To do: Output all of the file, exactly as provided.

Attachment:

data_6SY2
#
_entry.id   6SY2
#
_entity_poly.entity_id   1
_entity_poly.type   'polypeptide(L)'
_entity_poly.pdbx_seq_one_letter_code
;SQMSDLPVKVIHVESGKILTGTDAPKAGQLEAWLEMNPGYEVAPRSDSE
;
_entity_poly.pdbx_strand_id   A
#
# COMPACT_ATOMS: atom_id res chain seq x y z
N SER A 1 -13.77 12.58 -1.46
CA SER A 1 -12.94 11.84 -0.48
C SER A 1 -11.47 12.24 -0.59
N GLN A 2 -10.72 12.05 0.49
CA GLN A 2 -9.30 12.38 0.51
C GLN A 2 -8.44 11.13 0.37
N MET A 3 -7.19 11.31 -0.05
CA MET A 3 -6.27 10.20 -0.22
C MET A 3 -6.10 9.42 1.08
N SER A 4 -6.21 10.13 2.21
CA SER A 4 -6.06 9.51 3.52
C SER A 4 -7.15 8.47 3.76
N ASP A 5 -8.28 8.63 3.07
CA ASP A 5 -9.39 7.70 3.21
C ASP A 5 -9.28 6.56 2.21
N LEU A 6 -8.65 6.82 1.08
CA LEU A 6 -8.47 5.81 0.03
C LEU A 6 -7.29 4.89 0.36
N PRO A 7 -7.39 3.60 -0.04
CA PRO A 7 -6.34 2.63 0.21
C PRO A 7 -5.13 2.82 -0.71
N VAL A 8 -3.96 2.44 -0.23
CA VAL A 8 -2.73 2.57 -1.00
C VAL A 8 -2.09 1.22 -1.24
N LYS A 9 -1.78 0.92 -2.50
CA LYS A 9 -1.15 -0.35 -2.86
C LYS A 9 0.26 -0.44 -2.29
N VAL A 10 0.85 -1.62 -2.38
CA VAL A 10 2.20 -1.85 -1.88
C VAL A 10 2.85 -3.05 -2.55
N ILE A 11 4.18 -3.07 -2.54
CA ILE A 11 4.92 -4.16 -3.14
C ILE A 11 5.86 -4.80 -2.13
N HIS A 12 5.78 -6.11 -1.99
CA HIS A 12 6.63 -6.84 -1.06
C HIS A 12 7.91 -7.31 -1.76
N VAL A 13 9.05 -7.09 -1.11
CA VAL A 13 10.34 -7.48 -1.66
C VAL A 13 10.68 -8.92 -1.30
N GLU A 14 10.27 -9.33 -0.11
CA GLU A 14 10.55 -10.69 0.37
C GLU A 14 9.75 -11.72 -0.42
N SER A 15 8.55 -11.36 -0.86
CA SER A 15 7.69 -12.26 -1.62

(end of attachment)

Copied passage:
data_6SY2
#
_entry.id   6SY2
#
_entity_poly.entity_id   1
_entity_poly.type   'polypeptide(L)'
_entity_poly.pdbx_seq_one_letter_code
;SQMSDLPVKVIHVESGKILTGTDAPKAGQLEAWLEMNPGYEVAPRSDSE
;
_entity_poly.pdbx_strand_id   A
#
# COMPACT_ATOMS: atom_id res chain seq x y z
N SER A 1 -13.77 12.58 -1.46
CA SER A 1 -12.94 11.84 -0.48
C SER A 1 -11.47 12.24 -0.59
N GLN A 2 -10.72 12.05 0.49
CA GLN A 2 -9.30 12.38 0.51
C GLN A 2 -8.44 11.13 0.37
N MET A 3 -7.19 11.31 -0.05
CA MET A 3 -6.27 10.20 -0.22
C MET A 3 -6.10 9.42 1.08
N SER A 4 -6.21 10.13 2.21
CA SER A 4 -6.06 9.51 3.52
C SER A 4 -7.15 8.47 3.76
N ASP A 5 -8.28 8.63 3.07
CA ASP A 5 -9.39 7.70 3.21
C ASP A 5 -9.28 6.56 2.21
N LEU A 6 -8.65 6.82 1.08
CA LEU A 6 -8.47 5.81 0.03
C LEU A 6 -7.29 4.89 0.36
N PRO A 7 -7.39 3.60 -0.04
CA PRO A 7 -6.34 2.63 0.21
C PRO A 7 -5.13 2.82 -0.71
N VAL A 8 -3.96 2.44 -0.23
CA VAL A 8 -2.73 2.57 -1.00
C VAL A 8 -2.09 1.22 -1.24
N LYS A 9 -1.78 0.92 -2.50
CA LYS A 9 -1.15 -0.35 -2.86
C LYS A 9 0.26 -0.44 -2.29
N VAL A 10 0.85 -1.62 -2.38
CA VAL A 10 2.20 -1.85 -1.88
C VAL A 10 2.85 -3.05 -2.55
N ILE A 11 4.18 -3.07 -2.54
CA ILE A 11 4.92 -4.16 -3.14
C ILE A 11 5.86 -4.80 -2.13
N HIS A 12 5.78 -6.11 -1.99
CA HIS A 12 6.63 -6.84 -1.06
C HIS A 12 7.91 -7.31 -1.76
N VAL A 13 9.05 -7.09 -1.11
CA VAL A 13 10.34 -7.48 -1.66
C VAL A 13 10.68 -8.92 -1.30
N GLU A 14 10.27 -9.33 -0.11
CA GLU A 14 10.55 -10.69 0.37
C GLU A 14 9.75 -11.72 -0.42
N SER A 15 8.55 -11.36 -0.86
CA SER A 15 7.69 -12.26 -1.62